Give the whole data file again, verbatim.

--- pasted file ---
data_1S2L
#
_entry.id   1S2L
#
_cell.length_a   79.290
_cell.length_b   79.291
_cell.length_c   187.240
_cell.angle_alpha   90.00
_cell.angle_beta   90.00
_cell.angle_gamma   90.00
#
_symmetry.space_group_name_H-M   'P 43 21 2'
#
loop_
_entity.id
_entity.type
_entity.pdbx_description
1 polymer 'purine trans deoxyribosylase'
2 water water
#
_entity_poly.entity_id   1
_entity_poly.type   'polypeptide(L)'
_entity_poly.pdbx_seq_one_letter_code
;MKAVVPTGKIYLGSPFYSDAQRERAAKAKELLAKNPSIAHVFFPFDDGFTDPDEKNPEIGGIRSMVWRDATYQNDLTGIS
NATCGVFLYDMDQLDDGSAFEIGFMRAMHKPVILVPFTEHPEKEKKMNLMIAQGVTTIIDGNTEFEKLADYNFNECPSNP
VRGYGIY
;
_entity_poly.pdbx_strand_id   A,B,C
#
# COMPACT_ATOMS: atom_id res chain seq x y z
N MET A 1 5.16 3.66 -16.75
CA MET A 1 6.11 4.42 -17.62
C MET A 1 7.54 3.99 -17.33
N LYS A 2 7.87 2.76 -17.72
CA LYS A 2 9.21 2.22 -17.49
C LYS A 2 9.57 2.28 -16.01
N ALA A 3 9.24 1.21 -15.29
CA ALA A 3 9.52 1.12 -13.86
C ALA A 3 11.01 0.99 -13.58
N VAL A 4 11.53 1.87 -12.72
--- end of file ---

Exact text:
data_1S2L
#
_entry.id   1S2L
#
_cell.length_a   79.290
_cell.length_b   79.291
_cell.length_c   187.240
_cell.angle_alpha   90.00
_cell.angle_beta   90.00
_cell.angle_gamma   90.00
#
_symmetry.space_group_name_H-M   'P 43 21 2'
#
loop_
_entity.id
_entity.type
_entity.pdbx_description
1 polymer 'purine trans deoxyribosylase'
2 water water
#
_entity_poly.entity_id   1
_entity_poly.type   'polypeptide(L)'
_entity_poly.pdbx_seq_one_letter_code
;MKAVVPTGKIYLGSPFYSDAQRERAAKAKELLAKNPSIAHVFFPFDDGFTDPDEKNPEIGGIRSMVWRDATYQNDLTGIS
NATCGVFLYDMDQLDDGSAFEIGFMRAMHKPVILVPFTEHPEKEKKMNLMIAQGVTTIIDGNTEFEKLADYNFNECPSNP
VRGYGIY
;
_entity_poly.pdbx_strand_id   A,B,C
#
# COMPACT_ATOMS: atom_id res chain seq x y z
N MET A 1 5.16 3.66 -16.75
CA MET A 1 6.11 4.42 -17.62
C MET A 1 7.54 3.99 -17.33
N LYS A 2 7.87 2.76 -17.72
CA LYS A 2 9.21 2.22 -17.49
C LYS A 2 9.57 2.28 -16.01
N ALA A 3 9.24 1.21 -15.29
CA ALA A 3 9.52 1.12 -13.86
C ALA A 3 11.01 0.99 -13.58
N VAL A 4 11.53 1.87 -12.72